Notes Sindelar Realistic


04 Mercedes ChampionshipsKAPALUA, Hawaii -- Despite winning one of the strongest PGA Tour events of the year, Joey Sindelar holds no illusions about where his career his headed.
After winning seven times in his first seven years on tour, Sindelar went 14 years and 370 tournaments without a trophy until a stunning victory last May in the Wachovia Championship, where he surged past Vijay Singh, Tiger Woods and Phil Mickelson and beat Arron Oberholser in a playoff.
It got him back to the Mercedes Championships at age 46, and it truly felt like paradise.
'To start the year here, I'm a little bit mad that my vacation was shortened by a couple of weeks to have to come and do this, but I'm getting over it,' Sindelar said with his engaging smile. 'It's working OK.'
Where does he go from here?
He could follow the path of Jay Haas, who resurrected his game at age 48 and played well enough to put the Champions Tour on hold. Haas, who turned 51 last month, has qualified for the Tour Championship the last two years and played on the Presidents Cup and Ryder Cup teams.
'He didn't see it as a swan song,' Sindelar said. 'He said, 'I'm going to run with it.' I have to be realistic. The guys in the top 10 or 20 or even beyond are so driven, and it's their life. And I'm in a different place in my golf life and my life-life. I don't know that I'm even trying to beat that.
'I work hard. I try to be my best. I definitely think I can win again. Do I think I'll be No. 1 on the money list? I don't think that's where I'm going.'
Sindelar isn't even sure what to expect this week.
He hit three buckets of balls around Christmas when he caught a pristine day in Horseheads, N.Y. -- 20 degrees and no wind. Then he went to Palm Springs, Calif., last week to get ready, and found the weather not much better.
'It would be a fluke for me to finish in the top five,' said Sindelar, who shot 2-under 71 in the first round Thursday, leaving him five shots out of the lead. 'I'm just building up arm strength and making sure that the divot is in front of the ball, stay on the green when you hit the first putt, all that kind of stuff.'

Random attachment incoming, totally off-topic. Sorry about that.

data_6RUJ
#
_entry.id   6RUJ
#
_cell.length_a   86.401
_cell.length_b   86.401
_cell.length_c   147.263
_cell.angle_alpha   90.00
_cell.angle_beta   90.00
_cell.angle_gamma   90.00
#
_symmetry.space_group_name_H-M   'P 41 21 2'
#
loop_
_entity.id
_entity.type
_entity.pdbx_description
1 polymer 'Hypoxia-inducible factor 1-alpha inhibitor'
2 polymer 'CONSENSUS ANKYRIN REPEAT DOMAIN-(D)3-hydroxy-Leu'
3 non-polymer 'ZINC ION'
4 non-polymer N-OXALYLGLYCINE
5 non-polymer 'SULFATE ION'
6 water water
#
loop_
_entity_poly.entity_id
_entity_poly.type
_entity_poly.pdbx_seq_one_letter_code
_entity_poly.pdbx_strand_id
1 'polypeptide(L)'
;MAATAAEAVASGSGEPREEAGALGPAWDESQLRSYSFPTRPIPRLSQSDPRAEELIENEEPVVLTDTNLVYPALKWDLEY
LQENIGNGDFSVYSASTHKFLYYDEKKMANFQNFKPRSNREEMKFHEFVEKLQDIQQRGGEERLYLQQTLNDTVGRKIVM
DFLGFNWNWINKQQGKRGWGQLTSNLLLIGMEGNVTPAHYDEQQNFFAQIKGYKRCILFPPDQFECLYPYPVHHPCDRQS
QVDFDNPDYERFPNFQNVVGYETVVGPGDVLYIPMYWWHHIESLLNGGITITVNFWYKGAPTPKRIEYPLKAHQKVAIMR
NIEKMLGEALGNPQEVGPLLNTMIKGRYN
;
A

A dream year would be getting into the Tour Championship. Sindelar finished in the top 30 on the money list three out of four years early in his career, but last made the elite field in 1988 after finishing No. 3 on the list.
'That would thrill me,' he said. 'That would be the measure of a good year.'
Tiger Woods is still No. 1 on at least one list. In its annual list of total earnings, Golf Digest magazine reports that Woods made more than $89 million in endorsements, earnings and appearance money last year, more than three times the amount of Phil Mickelson.
That also was tops in sports, beating out Formula 1 driver Michael Schumacher, who made an estimated $80 million. Woods' amount placed him fourth among top entertainers behind Mel Gibson and Oprah Winfrey ($210 million each) and 'Harry Potter' author J.K. Rowling ($147 million).
Woods was estimated to have earned $75 million in endorsements alone.
Mickelson cashed in for $25.8 million, while 75-year-old Arnold Palmer made $23.7 million. They were followed by Ernie Els ($20.1 million) and Vijay Singh ($18.6 million). Of the top five, Singh was the only player who made more money in tour earnings than endorsements.
The 50 golfers on the magazine's list accounted for $427 million in earnings on and off the course last year, up $38 million from 2003.
Retief Goosen gets just as bored watching sports in America as most Americans do in other parts of the world. He prefers rugby, cricket and soccer.
'I could probably watch a bit of basketball, American football,' he said. 'Baseball is not something that's really exciting for me. A bit too slow.'
Goosen didn't watch the World Series and doesn't even know who won this year. He did go to a baseball game one year in Canada, but didn't stay long.
'Forty-five minutes,' he said. 'Nothing happened. I went home.'
He likes auto racing, but thinks NASCAR is too boring unless there's a crash. And he doesn't mind hockey. Told there is no major league hockey this year because of the lockout, the laconic South Africa merely shrugged.<
Vijay Singh has agreed on a new deal with Cleveland Golf in which he will use all its driver, fairway metals, irons, wedges and putters. Singh has been with Cleveland since leaving Wilson after the 1999 season.
The new deal also means a change in drivers. Singh, who used a TaylorMade last year when he won nine times and earned nearly $11 million, started the year with a Cleveland Launcher 460.
'It's going 460 yards, too,' he said with a laugh.
Singh said he felt comfortable with the new club during the first round, when he opened with a 66 for a one-shot lead. And he felt good about the contract extension. Terms were not disclosed, but Singh said the deal virtually assures that he will play Cleveland equipment for the rest of his PGA Tour career.
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